It's no biggie. I just detest cynicism. Some people may find beauty in hair covering, and finding warm feelings about it, and it makes her sick. If someone else had some warm fuzzy wuzzy feelings about some other endeavor (maybe writing poetry, or doing yoga) I have a feeling should be a lot more, how shall we say it....progressive about it. It's one of pet peeves with Tesyaa.

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  7. HH, covering my hair personally bothers me at (and I originally felt just as Cali Girl, loving covering my hair) - but it doesn't bother me personally if someone ELSE finds beauty in covering her hair. Not at all. Why do you assume I don't extend frum Jews the courtesy I give other groups? I DO.

    The comments I make on blogs deal with the subject at hand. I am commenting on Jewish blogs, so I am commenting on the Jewish community. In person, I don't walk up to fundamentalist OJs and start debating their beliefs. Maybe I don't approve of all yoginis or poets, but in person, I am kind and courteous to them -- THE SAME WAY I am kind and courteous to fundamentalists OJs. If I started commenting on yoga or poetry blogs, maybe I'd air criticisms there too.

    (Yoga and poetry are just examples, of course - I actually don't have strong feelings about either, but hopefully you get my point).

    Since believers must be allowed their beliefs, which include intolerance of others, it will never be a two-way street.

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  8. To make a long story short:

    The comment about making myself sick was related to my own personal feelings about covering my own personal hair, not my feelings about anyone else covering her (or his) hair.

    Sorry if that wasn't clear.

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  9. >The comment about making myself sick was related to my own personal feelings about covering my own personal hair, not my feelings about anyone else covering her (or his) hair.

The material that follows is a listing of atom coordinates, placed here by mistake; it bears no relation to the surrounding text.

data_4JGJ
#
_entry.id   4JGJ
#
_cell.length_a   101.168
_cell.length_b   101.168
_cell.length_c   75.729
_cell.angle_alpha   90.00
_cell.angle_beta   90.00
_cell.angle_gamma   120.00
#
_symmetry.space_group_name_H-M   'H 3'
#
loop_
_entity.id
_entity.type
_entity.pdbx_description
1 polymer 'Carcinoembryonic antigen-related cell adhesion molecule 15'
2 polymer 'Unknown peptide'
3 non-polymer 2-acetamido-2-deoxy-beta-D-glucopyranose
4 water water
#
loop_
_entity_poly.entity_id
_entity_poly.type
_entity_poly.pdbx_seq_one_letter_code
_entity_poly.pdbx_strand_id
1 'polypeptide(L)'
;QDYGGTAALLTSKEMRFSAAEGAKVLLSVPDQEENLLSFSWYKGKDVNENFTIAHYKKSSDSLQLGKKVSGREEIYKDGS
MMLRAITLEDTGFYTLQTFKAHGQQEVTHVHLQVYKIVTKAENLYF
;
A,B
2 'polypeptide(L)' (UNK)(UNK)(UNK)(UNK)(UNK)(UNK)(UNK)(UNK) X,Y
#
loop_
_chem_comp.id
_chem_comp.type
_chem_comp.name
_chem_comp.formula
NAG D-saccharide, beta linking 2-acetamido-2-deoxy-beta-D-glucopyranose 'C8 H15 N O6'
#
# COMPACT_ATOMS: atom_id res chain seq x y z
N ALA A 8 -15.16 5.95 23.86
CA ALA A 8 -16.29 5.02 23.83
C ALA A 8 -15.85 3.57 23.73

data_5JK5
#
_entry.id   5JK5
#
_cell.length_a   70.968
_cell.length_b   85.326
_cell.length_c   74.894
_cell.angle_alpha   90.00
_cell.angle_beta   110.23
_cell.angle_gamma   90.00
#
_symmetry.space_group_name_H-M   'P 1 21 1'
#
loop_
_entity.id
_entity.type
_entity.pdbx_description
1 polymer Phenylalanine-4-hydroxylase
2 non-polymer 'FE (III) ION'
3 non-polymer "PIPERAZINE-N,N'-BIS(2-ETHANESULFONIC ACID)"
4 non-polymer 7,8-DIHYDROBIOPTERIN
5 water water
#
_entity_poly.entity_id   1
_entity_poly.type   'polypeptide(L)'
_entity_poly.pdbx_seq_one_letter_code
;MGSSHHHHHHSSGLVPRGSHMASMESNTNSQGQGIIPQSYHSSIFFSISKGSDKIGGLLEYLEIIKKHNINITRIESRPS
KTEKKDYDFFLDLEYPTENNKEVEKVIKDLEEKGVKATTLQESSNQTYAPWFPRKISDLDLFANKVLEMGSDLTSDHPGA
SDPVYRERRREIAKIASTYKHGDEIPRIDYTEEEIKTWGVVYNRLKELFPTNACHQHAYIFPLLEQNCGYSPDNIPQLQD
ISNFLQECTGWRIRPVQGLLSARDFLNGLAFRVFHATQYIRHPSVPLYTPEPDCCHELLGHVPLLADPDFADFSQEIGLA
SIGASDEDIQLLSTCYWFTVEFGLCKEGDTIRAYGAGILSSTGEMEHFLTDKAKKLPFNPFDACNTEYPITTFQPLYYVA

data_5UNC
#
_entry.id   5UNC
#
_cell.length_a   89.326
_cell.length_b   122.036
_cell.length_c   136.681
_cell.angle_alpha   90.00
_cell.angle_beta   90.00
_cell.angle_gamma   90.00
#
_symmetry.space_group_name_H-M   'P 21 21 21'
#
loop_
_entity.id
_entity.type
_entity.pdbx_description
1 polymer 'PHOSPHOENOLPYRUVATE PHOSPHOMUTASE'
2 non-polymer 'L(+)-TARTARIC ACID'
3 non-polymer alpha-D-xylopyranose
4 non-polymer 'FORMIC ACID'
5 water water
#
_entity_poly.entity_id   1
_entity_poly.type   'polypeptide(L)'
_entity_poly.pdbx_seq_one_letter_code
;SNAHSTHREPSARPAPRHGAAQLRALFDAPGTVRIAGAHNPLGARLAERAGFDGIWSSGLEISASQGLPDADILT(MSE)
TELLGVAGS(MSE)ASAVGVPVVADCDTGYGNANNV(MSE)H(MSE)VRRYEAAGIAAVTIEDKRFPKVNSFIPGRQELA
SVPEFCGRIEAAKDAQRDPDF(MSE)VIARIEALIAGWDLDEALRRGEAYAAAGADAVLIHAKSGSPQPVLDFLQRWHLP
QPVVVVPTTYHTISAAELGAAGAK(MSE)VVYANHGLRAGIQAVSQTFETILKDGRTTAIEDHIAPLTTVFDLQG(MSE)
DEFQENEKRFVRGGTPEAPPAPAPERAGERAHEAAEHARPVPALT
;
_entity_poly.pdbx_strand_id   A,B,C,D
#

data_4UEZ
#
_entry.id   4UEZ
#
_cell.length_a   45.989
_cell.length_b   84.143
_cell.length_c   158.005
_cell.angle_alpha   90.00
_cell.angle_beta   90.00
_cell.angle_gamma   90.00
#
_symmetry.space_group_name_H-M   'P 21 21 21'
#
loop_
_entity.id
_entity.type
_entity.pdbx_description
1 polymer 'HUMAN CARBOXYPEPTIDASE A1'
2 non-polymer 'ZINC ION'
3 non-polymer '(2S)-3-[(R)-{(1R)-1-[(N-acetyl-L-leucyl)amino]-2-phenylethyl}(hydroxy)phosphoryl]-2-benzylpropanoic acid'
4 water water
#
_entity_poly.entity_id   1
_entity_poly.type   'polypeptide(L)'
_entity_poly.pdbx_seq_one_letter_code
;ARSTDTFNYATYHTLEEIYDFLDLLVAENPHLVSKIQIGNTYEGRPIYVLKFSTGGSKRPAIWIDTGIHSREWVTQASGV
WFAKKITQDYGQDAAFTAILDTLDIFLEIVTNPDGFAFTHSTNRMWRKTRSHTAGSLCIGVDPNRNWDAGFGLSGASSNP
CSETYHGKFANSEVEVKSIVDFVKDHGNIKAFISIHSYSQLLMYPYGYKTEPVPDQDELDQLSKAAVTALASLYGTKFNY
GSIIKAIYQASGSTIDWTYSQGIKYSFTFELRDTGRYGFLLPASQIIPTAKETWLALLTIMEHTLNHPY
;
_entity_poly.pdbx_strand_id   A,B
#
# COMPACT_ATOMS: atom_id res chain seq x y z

>Sorry if that wasn't clear.

    Ok.

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  10. @Elitzur: Hi & Welcome!

    >since there are no women in that position in most Othodox communities the rebbetzin is it by default.

    Thank you for that comment!
    HH- how does this not SCREAM to you that there's a massive gap in Orthodox culture for leadership roles for women?

    @HH >If someone else had some warm fuzzy wuzzy feelings about some other endeavor (maybe writing poetry, or doing yoga) I have a feeling should be a lot more, how shall we say it....progressive about it.

    We would be progressive about it because people are not limited to either yoga or poetry based on the anatomy they happened to be born with.
    Leadership roles in Orthodox Judaism, by contrast, are. OJ women follow halachot that have had/continue to have little to no female input in their development, yet affect almost every element of their lives. And it is one thing for someone who chooses OJ as an adult (albeit "chooses may not always be accurate since kiruv organizations do not always present OJ in the most honest/transparent fashion), but it is altogether another for girls who are born into a system in which by and large the closest thing to an authoritative role religiously that they get is through marrying the rabbi.

    I know someone is giong to counter with the role of the Yoetzet (that you brought up, HH in the rabbi/underwear post), the growing egalitarian MO shuls, and the ONE rabba. I support all of these developments whole heartedly, and I think they are taking OJ in the right direction. BUT, all of these female roles have been established against much resistance, and, as far as I understand, are still not recognized as "mainstream OJ". On this note, A really informative article re: the Yoetzet role: http://www.kesher.org/centennial/events/documents/Institutionofchange-yoetzethalacha04.08.pdf

    The author states that the YH program "succeeded in avoiding conflict" . . but if you read how they succeeded, they really did tip toe a very delicate and tenuous line.